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The Battalion

The Student News Site of Texas A&M University - College Station

The Battalion

The Student News Site of Texas A&M University - College Station

The Battalion

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One step away
June 8, 2024

‘Aggies Invent’ solutions to sports problems

Junior+Will+Davis+%28left%29+and+senior+Sid+Regmi+participate+in+Aggies+Invent.
Photo by Kathryn Perez

Junior Will Davis (left) and senior Sid Regmi participate in Aggies Invent.

Concussions, dehydration and inefficient training — 50 student participants were given just 48 hours this weekend to engineer solutions to these sports problems and more.
The theme for this Aggies Invent was to address problems in the sports world through engineering. Aggies Invent is a hardware “hackathon” offered at the Engineering Innovation Center, EIC.

Rodney Bohem, Director of Aggies Invent, said the theme of the competition was picked for its relevance to students.

“A&M has a tremendous health & kinesiology research program,” said Bohem.  “We also have a tremendous athletic program and so sports as a theme for Aggies Invent seemed like a natural fit.”
The event saw about 50 multidisciplinary students compete for cash awards. Previous Aggies Invent weekends have included building solutions for first responders, pediatric medical devices, 3-D printing in space and social entrepreneurship.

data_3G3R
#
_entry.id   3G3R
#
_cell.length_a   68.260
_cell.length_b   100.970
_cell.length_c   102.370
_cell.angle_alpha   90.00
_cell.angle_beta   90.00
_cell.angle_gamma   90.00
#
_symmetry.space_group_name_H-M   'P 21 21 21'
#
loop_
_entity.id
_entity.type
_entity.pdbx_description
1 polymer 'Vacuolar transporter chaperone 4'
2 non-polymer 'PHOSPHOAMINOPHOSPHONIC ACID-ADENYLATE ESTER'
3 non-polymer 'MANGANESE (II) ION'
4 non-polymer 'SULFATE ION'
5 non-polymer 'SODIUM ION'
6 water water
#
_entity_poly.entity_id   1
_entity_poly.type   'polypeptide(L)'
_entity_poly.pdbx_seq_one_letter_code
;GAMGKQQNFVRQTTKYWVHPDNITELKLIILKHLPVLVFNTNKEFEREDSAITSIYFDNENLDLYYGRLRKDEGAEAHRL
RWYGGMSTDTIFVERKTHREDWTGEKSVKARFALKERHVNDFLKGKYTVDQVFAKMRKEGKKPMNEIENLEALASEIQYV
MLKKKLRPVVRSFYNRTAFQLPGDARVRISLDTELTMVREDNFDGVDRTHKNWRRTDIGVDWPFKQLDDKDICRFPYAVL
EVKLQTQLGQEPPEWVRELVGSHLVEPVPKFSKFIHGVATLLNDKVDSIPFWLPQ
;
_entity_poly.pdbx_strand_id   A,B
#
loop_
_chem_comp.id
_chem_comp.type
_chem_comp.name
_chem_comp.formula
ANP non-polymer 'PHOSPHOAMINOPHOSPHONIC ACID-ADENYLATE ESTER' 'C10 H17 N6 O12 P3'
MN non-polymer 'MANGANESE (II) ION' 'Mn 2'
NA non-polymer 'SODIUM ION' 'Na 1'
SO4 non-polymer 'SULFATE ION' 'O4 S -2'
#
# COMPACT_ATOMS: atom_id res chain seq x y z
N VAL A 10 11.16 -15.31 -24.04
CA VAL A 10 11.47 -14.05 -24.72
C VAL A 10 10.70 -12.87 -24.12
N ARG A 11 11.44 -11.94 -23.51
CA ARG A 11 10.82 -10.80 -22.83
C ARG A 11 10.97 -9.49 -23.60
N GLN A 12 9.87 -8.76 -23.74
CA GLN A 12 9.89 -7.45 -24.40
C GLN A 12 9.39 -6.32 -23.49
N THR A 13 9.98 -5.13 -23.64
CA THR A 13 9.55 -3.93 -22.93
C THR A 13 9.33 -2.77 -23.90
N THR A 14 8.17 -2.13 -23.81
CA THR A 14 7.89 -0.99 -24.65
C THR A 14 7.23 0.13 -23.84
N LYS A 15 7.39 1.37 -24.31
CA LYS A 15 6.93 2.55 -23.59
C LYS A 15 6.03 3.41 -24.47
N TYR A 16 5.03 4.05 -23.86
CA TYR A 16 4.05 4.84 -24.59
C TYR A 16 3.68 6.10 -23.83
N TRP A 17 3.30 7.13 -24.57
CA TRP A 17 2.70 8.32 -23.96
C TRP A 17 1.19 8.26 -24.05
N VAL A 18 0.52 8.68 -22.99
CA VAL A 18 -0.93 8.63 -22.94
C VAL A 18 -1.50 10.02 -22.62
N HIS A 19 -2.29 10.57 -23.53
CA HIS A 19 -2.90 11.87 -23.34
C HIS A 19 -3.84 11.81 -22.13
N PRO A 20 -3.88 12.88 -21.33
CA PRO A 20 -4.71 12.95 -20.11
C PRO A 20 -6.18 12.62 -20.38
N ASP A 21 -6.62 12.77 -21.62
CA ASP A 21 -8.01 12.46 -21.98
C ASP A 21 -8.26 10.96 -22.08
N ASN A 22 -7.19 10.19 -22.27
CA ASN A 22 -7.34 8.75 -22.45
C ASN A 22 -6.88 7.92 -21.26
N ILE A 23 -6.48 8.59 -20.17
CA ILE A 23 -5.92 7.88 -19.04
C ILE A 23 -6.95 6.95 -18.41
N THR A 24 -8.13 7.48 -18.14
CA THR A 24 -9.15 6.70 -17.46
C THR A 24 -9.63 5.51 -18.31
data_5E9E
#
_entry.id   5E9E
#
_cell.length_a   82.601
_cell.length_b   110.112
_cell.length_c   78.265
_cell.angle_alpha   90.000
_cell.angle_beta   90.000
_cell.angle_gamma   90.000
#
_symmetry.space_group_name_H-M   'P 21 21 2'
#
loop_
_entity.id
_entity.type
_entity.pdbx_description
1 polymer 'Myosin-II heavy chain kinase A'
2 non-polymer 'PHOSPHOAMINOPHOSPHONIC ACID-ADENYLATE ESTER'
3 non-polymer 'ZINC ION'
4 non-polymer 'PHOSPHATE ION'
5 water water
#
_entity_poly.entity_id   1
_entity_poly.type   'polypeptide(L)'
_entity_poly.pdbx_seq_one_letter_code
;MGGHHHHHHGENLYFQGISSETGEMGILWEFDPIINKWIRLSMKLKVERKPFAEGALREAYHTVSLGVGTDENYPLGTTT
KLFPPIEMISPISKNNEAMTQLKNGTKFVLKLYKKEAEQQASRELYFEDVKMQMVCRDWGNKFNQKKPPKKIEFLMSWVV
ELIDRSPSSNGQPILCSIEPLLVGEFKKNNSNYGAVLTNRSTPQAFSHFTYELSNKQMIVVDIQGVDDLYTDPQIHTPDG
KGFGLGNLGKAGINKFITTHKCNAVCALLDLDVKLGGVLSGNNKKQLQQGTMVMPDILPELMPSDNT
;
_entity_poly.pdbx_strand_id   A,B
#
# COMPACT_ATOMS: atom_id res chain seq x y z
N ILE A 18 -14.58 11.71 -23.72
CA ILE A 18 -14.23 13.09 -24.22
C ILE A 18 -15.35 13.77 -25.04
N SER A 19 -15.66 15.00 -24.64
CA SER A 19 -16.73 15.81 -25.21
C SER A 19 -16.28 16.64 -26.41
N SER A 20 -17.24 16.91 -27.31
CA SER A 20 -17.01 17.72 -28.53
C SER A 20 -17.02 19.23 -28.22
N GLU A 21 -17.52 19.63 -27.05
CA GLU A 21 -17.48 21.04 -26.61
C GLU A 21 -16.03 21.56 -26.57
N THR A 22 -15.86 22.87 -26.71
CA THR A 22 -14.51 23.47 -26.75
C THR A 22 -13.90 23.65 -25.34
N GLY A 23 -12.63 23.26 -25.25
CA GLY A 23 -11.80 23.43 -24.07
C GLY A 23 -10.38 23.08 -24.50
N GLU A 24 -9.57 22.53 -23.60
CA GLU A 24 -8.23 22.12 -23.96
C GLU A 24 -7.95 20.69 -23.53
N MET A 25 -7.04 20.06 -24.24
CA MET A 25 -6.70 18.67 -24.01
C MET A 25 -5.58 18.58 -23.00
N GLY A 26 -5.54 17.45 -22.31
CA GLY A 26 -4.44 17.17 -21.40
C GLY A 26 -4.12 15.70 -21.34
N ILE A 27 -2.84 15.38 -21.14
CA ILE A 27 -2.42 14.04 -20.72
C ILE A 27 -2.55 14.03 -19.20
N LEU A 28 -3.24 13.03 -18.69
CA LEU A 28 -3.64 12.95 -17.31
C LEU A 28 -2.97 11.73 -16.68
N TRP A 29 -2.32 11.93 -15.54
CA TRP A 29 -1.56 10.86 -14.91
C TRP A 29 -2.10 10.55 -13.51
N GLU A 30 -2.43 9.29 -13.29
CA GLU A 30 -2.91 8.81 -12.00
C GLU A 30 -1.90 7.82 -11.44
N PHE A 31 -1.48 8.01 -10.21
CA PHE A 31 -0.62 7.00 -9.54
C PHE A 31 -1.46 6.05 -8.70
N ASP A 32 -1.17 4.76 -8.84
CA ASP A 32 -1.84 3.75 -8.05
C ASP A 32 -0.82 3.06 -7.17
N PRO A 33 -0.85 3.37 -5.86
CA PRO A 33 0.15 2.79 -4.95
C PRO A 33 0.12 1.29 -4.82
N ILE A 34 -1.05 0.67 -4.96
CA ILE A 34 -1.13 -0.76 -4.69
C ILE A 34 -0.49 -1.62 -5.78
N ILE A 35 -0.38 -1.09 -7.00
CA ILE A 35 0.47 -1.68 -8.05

Students formed teams at the venue on Friday after choosing a particular problem statement on the sports theme to work on. James Wilson, Engineering Innovation Center facility manager, said students answered a diverse sets of sports-related problems with high-quality prototypes.
“One of our problems came from a professional baseball team,” Wilson said. “We have students designing heated gloves and socks for cold conditions, helmets to reduce the risk of concussion, autonomous drones to monitor athlete training, autonomous drink serving carts, etcetera. Compared to the previous Aggies Invents, the prototypes are quite advanced in this edition.”
The winning team was “Pocket trainer,” which built a device to sense the range and speed of motion
Another projects included a prototype that continuously monitors human hydration levels during competition.
Alan Curtis, an engineering freshman who helped design this device, said most trainers don’t know if their players are dehydrated, making practical methods of measuring dehydration such as the device they built necessary.
“We wanted to understand how fluid loss affects performance, so we are building a device that gives us a bunch of data such as salinity and rate of sweat, elasticity of the muscle,” Curtis said. “We want to prescribe the course of action for the athlete during dehydration such as 8 fluid ounces of Gatorade or 10 fluid ounces of water.”
Anthony Mendez, a mechanical engineering sophomore, said his team worked on technology to help athletes avoid injury.
“We are creating technology that can detect muscle actions like an electromyogram,” Mendez said. “We integrated accelerometers and pressure sensors into it to get real time muscle data so that athletes or people in therapy can use their muscles in a right and balanced way.”
Students were aided by mentors and volunteers from Texas A&M and facilities inside the EIC. Rodney Bohem, director of Aggies Invent, said organizers are looking to expand the scope of Aggies Invent in the future after the encouraging responses they received from the event.

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